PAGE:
I think JLP said it best in fewer words than this inane, waste of ones’ time, article. Another in a long line of blaming those wascally corporations for all the evils of our political system. As long as we need to be trite to write an article, I for one would rather have corporations of, by and for than of, by, for……fill in the blank, unions, public workers, ACLU, community organizers, NEA, etc. At least corporations employ people that may produce something. Instead of writing generalizations of corporate greed and influence, why not provide some examples, say like how BP donated to a certain presidential campaign or other campaigns. Or, how it is we have to subsidize ethanol, real estate, corn, wind energy, education, ad-nauseum, for certain areas of the country. Once elected, why is it so easy to horse trade unlimited funds for say…oh, how about a navel base in an interior state, not naming names. The answer lies in the fact that maybe if there wasn’t so much money in Washington, there might be LESS corruption to begin with. It’s not Corporate control of Government, it’s government out of control and not financially stupid people but politically stupid people. Give me a break.

  5. Alan Stockton
    Posted July 2, 2010 at 3:06 pm | Permalink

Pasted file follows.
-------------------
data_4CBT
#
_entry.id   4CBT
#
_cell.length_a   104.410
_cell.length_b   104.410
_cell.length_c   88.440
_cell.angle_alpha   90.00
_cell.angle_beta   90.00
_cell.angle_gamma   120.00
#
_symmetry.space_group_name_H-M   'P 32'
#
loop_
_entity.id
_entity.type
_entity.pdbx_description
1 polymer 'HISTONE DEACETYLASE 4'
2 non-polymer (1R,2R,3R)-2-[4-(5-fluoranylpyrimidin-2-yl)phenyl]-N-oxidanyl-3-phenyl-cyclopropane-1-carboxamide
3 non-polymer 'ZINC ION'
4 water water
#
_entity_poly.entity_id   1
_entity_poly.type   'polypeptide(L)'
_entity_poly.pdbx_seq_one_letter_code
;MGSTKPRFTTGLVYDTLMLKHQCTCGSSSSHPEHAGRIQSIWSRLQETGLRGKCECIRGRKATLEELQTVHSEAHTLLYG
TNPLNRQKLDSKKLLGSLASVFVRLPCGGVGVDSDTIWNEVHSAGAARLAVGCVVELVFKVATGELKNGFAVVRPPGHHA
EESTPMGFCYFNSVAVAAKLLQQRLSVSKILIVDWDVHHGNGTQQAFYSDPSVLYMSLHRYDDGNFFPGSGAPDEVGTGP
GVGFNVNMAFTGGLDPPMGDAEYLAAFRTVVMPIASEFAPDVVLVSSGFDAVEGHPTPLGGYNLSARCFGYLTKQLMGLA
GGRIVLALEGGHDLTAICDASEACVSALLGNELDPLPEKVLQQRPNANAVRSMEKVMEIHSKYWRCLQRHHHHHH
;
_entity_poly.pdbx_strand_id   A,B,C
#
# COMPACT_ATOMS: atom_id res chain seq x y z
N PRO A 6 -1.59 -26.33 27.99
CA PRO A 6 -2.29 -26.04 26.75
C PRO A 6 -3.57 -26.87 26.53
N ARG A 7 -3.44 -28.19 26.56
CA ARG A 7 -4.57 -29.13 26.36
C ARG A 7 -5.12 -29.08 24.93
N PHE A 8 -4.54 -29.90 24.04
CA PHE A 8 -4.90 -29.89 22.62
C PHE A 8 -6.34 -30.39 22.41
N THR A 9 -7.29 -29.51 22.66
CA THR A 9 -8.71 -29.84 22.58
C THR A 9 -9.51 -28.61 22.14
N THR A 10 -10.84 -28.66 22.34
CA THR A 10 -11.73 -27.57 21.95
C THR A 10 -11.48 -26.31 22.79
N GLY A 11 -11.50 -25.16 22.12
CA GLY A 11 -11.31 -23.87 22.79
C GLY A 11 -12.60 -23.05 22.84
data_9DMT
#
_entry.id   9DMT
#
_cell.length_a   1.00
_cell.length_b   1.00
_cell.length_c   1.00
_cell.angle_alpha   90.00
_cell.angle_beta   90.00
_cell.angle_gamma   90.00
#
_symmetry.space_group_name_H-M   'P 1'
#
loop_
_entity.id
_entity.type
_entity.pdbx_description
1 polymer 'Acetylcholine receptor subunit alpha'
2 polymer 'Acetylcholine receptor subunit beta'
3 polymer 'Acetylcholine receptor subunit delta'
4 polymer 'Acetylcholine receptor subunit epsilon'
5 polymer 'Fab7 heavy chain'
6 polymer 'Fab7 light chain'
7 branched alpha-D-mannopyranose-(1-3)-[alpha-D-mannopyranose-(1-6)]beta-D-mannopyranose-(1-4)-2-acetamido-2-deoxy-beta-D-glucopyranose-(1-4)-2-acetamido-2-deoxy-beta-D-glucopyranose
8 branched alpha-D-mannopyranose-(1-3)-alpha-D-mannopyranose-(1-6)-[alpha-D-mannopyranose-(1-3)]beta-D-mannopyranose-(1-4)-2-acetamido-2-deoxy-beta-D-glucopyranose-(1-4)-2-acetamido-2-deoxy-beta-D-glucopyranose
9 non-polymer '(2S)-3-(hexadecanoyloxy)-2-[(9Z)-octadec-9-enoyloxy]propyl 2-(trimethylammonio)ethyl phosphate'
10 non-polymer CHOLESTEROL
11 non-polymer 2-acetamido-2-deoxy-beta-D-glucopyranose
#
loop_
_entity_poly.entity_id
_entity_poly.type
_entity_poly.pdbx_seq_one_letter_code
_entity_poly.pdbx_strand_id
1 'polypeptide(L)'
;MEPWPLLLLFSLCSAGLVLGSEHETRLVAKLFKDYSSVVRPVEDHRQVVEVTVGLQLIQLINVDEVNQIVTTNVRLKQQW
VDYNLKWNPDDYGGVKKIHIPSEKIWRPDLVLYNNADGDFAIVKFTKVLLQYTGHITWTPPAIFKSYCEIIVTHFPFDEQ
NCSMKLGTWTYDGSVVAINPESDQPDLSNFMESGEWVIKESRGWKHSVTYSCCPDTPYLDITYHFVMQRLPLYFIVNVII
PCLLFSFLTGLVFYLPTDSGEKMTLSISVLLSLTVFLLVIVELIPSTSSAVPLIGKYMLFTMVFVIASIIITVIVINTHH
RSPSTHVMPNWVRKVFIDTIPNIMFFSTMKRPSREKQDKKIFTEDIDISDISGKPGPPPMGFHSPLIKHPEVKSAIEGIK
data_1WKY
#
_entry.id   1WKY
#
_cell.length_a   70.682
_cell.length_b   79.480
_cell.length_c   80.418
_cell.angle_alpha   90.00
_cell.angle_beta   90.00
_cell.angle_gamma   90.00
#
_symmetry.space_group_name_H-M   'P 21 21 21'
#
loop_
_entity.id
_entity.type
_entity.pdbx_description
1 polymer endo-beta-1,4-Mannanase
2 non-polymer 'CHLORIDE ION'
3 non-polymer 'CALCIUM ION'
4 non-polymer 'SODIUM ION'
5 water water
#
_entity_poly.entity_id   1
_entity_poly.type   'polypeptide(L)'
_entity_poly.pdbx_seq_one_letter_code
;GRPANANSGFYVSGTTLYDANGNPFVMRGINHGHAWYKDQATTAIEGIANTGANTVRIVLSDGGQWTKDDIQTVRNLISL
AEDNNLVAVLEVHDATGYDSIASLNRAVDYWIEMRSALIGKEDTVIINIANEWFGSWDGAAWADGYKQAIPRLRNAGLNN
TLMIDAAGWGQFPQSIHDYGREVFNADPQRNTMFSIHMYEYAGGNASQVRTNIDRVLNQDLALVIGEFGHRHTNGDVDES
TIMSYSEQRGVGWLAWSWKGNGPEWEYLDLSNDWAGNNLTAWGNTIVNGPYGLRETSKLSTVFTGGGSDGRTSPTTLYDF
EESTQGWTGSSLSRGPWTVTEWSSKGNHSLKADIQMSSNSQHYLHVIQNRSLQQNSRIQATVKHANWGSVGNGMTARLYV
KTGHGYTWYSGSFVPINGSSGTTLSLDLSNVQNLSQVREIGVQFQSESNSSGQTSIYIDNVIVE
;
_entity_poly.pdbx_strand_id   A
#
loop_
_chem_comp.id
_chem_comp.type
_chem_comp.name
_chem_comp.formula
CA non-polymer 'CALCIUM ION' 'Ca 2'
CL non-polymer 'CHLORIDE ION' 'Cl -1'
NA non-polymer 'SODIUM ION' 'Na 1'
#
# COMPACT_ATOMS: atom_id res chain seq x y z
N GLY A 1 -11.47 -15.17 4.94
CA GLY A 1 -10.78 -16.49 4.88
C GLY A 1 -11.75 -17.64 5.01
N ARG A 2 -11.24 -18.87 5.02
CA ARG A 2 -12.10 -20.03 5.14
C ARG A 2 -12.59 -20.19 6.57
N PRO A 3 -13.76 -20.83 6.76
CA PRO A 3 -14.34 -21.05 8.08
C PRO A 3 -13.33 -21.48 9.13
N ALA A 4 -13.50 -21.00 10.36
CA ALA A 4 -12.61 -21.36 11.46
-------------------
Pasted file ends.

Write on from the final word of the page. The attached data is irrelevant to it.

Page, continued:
Your cynicism may turn out to be correct in the end. But I do not think that absolves any of us who love this country and the ideals upon which it was founded (imperfectly, to be sure, especially regarding the matter of slavery) from doing whatever we can to try to restore it to those ideals before we get to the point of “near collapse.” I also think that your cynicism regarding politicians, while seemingly justified by their actions, is not the total picture. From my limited personal contact with a few of them, at least some go into politics from a genuine desire to serve the people they represent. I know that many of them hate the idea of having to be in effective bondage to corporations (or unions, or the NRA, take your pick) and of the need to spend half their time raising money. It is therefore not a totally crazy idea to think that many would not be adverse to a plan by which they could qualify for public funding by raising a certain significant amount solely from small donations from “citizens” (thereby excluding contributions from corporations, unions, etc.) and by promising not to accept donations from other entities. This is the carrot. There is also a stick: I believe that it is roughly 2 million of us by now who have pledged to give neither donations nor votes to candidates who are not willing to support the “Fair Elections Now” bill, cosponsored in the House by John Larson (D) and Walter Jones (R). This pledge initiative was begun only a couple of months ago, so it is not crazy to think that this wedge of the electorate could grow to comprise enough of a chunk to give politicians pause.